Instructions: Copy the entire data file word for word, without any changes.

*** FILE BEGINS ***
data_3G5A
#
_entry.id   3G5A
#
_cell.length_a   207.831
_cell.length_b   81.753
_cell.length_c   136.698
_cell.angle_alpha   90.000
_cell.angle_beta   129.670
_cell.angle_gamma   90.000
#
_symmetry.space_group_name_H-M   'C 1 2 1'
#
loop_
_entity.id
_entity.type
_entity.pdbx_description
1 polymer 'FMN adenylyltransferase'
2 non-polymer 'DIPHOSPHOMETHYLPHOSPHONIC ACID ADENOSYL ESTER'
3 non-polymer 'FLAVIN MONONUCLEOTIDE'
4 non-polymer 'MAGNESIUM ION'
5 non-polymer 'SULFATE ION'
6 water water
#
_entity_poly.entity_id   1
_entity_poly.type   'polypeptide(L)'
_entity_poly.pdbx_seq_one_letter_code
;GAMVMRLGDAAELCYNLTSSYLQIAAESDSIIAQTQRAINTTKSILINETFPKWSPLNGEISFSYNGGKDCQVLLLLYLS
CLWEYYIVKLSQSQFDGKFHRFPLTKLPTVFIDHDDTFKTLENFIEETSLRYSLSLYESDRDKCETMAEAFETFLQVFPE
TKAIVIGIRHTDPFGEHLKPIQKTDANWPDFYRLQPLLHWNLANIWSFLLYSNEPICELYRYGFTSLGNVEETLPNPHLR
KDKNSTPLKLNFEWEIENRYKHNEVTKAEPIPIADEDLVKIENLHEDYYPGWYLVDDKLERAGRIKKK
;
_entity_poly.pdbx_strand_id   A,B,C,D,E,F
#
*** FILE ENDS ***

data_3G5A
#
_entry.id   3G5A
#
_cell.length_a   207.831
_cell.length_b   81.753
_cell.length_c   136.698
_cell.angle_alpha   90.000
_cell.angle_beta   129.670
_cell.angle_gamma   90.000
#
_symmetry.space_group_name_H-M   'C 1 2 1'
#
loop_
_entity.id
_entity.type
_entity.pdbx_description
1 polymer 'FMN adenylyltransferase'
2 non-polymer 'DIPHOSPHOMETHYLPHOSPHONIC ACID ADENOSYL ESTER'
3 non-polymer 'FLAVIN MONONUCLEOTIDE'
4 non-polymer 'MAGNESIUM ION'
5 non-polymer 'SULFATE ION'
6 water water
#
_entity_poly.entity_id   1
_entity_poly.type   'polypeptide(L)'
_entity_poly.pdbx_seq_one_letter_code
;GAMVMRLGDAAELCYNLTSSYLQIAAESDSIIAQTQRAINTTKSILINETFPKWSPLNGEISFSYNGGKDCQVLLLLYLS
CLWEYYIVKLSQSQFDGKFHRFPLTKLPTVFIDHDDTFKTLENFIEETSLRYSLSLYESDRDKCETMAEAFETFLQVFPE
TKAIVIGIRHTDPFGEHLKPIQKTDANWPDFYRLQPLLHWNLANIWSFLLYSNEPICELYRYGFTSLGNVEETLPNPHLR
KDKNSTPLKLNFEWEIENRYKHNEVTKAEPIPIADEDLVKIENLHEDYYPGWYLVDDKLERAGRIKKK
;
_entity_poly.pdbx_strand_id   A,B,C,D,E,F
#